B12 & EEG


This is a prospective self-report in which vitamin B12 dietary supplements were excluded from a raw, plant-based diet for one year.  Vitamin B12 deficiency may result in prolific intracerebral consequences of demyelination, often reflected as frontal and diffuse slowing in the electroencephalogram (EEG).  The prevalence of vitamin B12 deficiency is common but consensus on precise cutoff points for plasma vitamin B12 deficiency has been inconsistent.  This has raised questions about potential presymptomatic vitamin B12 risks or whether higher vitamin B12 stores could provide additive health benefits.  Vitamin B12 values, symptoms potentially associated, methylcobalamin supplementation, and resting EEG recordings before and after neurofeedback (NF) training were examined.  Eight sessions of NF training at T3, T4, T5, and T6 resulted in 38% EEG normalization with reduced symptoms of irritability, insomnia, fatigue, and memory problems.  Even though blood test results before and after vitamin B12 supplementation readings indicated an increase of 8 mg/mL (from 436 pg/mL to 444 pg/mL), neuroenhancements were not evident without NF training.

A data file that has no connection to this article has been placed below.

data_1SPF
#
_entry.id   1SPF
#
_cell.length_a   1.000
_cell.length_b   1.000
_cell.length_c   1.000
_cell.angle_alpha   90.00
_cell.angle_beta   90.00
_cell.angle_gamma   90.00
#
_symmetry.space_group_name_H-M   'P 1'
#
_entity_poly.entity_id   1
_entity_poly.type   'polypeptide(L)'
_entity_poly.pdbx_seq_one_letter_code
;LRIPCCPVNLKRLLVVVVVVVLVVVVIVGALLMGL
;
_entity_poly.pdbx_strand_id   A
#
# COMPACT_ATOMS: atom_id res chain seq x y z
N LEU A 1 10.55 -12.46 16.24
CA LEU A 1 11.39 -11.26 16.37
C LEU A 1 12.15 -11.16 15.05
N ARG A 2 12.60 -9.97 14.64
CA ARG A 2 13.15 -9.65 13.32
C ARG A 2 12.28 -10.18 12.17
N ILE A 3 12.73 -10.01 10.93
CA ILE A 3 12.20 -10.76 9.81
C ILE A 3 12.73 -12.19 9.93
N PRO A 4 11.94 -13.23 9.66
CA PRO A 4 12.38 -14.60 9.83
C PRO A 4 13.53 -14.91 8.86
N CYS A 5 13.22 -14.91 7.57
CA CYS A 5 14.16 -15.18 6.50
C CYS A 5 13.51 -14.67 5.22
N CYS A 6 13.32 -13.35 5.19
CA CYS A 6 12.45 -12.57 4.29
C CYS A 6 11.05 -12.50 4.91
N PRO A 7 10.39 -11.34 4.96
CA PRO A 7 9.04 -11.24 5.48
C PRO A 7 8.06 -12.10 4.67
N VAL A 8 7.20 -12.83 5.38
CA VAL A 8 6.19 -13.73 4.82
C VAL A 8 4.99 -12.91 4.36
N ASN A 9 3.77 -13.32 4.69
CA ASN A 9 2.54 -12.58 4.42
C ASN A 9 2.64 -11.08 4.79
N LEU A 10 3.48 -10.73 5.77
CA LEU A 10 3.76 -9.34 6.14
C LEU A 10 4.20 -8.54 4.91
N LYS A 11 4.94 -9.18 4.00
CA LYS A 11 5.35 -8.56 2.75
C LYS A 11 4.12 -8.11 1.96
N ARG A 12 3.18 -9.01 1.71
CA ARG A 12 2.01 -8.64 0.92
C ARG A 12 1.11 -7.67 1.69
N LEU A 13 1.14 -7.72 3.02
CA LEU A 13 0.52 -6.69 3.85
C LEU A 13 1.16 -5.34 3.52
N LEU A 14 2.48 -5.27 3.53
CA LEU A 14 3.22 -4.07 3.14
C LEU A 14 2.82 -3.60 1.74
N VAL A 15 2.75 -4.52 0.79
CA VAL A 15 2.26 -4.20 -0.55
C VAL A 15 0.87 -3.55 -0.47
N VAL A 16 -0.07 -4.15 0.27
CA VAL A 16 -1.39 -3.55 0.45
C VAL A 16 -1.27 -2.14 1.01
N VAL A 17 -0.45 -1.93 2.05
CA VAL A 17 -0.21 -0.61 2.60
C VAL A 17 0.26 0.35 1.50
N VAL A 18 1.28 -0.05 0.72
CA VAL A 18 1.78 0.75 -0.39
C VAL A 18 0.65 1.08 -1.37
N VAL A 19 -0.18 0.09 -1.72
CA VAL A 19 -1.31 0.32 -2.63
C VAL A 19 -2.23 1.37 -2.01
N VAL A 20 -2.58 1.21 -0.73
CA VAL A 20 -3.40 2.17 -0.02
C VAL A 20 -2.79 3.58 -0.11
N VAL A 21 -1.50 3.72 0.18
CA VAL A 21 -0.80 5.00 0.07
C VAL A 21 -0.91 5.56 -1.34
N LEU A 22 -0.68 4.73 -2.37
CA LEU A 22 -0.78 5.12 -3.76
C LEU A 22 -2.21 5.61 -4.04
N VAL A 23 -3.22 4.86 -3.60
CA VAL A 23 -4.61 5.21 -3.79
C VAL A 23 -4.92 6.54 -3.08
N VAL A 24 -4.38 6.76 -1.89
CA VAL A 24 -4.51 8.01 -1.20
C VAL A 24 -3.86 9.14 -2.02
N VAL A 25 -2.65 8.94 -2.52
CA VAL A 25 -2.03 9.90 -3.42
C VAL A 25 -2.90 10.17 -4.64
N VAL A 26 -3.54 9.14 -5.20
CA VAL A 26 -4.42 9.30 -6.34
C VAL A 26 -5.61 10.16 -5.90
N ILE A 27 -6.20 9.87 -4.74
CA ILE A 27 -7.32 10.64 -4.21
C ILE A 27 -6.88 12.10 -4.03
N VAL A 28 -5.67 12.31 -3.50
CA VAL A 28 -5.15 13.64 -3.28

Link   https://nmindjournal.com/b12-eeg/

Case Study Traumatic Brain Injury (TBI)

  1. Abstract 

This case study reviews Ms. B., a 56 year-old female with a history of multiple head injuries. She is a nurse practitioner who contracts her services to several organizations and companies.   She presented for treatment due to symptoms that included, anxiety, insomnia, and cognitive deficits.

Link https://nmindjournal.com/case-study-traumatic-brain-injury-tbi/

Oxidative Stress & qEEG